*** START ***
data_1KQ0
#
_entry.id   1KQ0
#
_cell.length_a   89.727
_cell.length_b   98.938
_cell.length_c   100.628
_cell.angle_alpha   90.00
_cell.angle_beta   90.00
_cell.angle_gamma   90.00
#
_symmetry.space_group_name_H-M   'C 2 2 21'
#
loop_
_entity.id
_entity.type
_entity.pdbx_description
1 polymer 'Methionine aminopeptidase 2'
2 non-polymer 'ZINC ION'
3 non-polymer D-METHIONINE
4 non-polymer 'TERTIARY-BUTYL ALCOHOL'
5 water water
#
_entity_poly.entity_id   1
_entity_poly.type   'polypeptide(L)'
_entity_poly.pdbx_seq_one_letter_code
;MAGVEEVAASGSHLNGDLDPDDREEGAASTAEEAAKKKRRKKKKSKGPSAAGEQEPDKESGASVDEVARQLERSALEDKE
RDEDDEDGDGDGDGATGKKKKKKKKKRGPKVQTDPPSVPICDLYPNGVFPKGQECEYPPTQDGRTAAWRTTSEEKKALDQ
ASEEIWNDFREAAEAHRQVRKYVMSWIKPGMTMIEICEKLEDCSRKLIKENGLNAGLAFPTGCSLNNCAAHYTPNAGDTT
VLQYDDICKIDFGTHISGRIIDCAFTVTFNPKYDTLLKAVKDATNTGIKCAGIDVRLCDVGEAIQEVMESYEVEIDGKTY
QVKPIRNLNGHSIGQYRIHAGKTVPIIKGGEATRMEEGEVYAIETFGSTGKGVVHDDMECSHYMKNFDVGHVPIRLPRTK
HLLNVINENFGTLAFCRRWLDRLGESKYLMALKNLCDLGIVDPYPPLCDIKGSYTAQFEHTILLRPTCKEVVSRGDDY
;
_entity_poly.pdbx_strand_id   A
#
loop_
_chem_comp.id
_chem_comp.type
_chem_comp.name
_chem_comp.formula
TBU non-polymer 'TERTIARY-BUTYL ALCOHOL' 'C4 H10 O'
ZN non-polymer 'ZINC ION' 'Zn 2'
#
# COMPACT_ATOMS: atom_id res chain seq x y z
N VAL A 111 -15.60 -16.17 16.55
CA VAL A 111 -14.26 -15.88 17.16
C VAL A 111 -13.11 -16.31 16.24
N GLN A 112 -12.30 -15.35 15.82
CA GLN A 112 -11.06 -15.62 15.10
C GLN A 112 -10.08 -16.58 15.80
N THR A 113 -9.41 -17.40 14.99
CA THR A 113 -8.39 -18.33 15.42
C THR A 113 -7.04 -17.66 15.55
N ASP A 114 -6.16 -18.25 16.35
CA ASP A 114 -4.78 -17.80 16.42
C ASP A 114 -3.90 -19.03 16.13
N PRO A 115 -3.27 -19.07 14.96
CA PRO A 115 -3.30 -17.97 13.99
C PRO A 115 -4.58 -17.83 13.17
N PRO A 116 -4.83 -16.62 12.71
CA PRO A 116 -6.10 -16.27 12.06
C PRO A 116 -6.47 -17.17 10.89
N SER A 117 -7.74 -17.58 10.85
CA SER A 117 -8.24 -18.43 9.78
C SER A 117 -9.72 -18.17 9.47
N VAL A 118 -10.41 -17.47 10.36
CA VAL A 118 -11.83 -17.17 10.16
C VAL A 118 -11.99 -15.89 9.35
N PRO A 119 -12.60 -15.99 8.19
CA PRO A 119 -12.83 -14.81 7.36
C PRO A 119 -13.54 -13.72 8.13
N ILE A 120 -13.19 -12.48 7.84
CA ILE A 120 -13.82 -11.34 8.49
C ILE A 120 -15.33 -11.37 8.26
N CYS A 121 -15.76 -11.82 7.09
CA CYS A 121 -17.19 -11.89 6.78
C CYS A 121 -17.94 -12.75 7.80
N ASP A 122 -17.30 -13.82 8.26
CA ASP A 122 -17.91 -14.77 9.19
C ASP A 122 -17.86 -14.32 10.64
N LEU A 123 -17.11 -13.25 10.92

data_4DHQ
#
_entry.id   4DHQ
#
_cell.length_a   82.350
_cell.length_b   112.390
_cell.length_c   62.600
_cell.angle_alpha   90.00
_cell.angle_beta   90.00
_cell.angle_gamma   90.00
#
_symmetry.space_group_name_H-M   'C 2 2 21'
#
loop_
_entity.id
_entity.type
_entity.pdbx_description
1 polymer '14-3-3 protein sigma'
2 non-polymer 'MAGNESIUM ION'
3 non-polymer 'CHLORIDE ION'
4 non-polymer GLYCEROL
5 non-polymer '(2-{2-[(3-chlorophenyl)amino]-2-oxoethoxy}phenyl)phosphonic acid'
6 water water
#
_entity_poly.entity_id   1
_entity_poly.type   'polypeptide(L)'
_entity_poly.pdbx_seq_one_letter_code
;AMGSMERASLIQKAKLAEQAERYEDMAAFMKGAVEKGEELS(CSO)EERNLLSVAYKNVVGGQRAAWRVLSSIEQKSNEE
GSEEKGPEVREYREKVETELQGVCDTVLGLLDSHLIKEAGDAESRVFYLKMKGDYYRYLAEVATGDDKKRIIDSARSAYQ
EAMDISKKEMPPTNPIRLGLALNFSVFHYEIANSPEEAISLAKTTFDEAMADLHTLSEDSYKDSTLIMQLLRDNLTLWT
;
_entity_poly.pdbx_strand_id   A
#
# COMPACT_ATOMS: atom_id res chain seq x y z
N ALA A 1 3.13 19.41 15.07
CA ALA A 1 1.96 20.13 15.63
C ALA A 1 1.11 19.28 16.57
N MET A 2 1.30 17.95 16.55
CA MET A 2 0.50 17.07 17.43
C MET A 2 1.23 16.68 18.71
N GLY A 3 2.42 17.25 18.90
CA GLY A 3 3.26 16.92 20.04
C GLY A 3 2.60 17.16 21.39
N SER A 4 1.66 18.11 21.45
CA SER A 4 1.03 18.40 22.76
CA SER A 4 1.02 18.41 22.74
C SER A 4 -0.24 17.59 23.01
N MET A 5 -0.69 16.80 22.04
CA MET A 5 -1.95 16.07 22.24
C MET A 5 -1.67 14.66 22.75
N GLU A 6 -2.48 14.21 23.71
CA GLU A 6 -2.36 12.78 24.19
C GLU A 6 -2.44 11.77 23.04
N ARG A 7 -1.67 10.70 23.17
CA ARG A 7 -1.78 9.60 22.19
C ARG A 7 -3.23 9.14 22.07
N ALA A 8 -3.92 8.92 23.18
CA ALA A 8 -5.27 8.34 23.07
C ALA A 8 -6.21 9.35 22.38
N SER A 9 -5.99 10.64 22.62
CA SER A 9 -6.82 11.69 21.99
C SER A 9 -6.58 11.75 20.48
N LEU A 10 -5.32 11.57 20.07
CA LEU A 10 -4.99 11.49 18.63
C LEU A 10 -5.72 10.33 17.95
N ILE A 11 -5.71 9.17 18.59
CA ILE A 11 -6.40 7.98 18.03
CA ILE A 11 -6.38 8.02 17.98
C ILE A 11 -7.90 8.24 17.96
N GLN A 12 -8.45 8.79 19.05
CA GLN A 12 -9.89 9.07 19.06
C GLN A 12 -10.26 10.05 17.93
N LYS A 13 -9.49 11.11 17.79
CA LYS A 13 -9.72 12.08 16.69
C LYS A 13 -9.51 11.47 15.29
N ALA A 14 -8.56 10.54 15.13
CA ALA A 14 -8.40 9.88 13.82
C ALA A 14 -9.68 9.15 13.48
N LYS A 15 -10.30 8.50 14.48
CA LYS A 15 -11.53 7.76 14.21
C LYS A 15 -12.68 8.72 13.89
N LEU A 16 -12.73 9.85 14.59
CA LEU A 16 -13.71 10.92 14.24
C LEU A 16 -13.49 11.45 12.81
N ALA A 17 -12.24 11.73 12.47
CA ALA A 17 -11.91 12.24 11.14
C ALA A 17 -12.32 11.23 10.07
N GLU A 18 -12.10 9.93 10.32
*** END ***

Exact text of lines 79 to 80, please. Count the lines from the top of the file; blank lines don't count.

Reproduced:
CA ASP A 122 -17.91 -14.77 9.19
C ASP A 122 -17.86 -14.32 10.64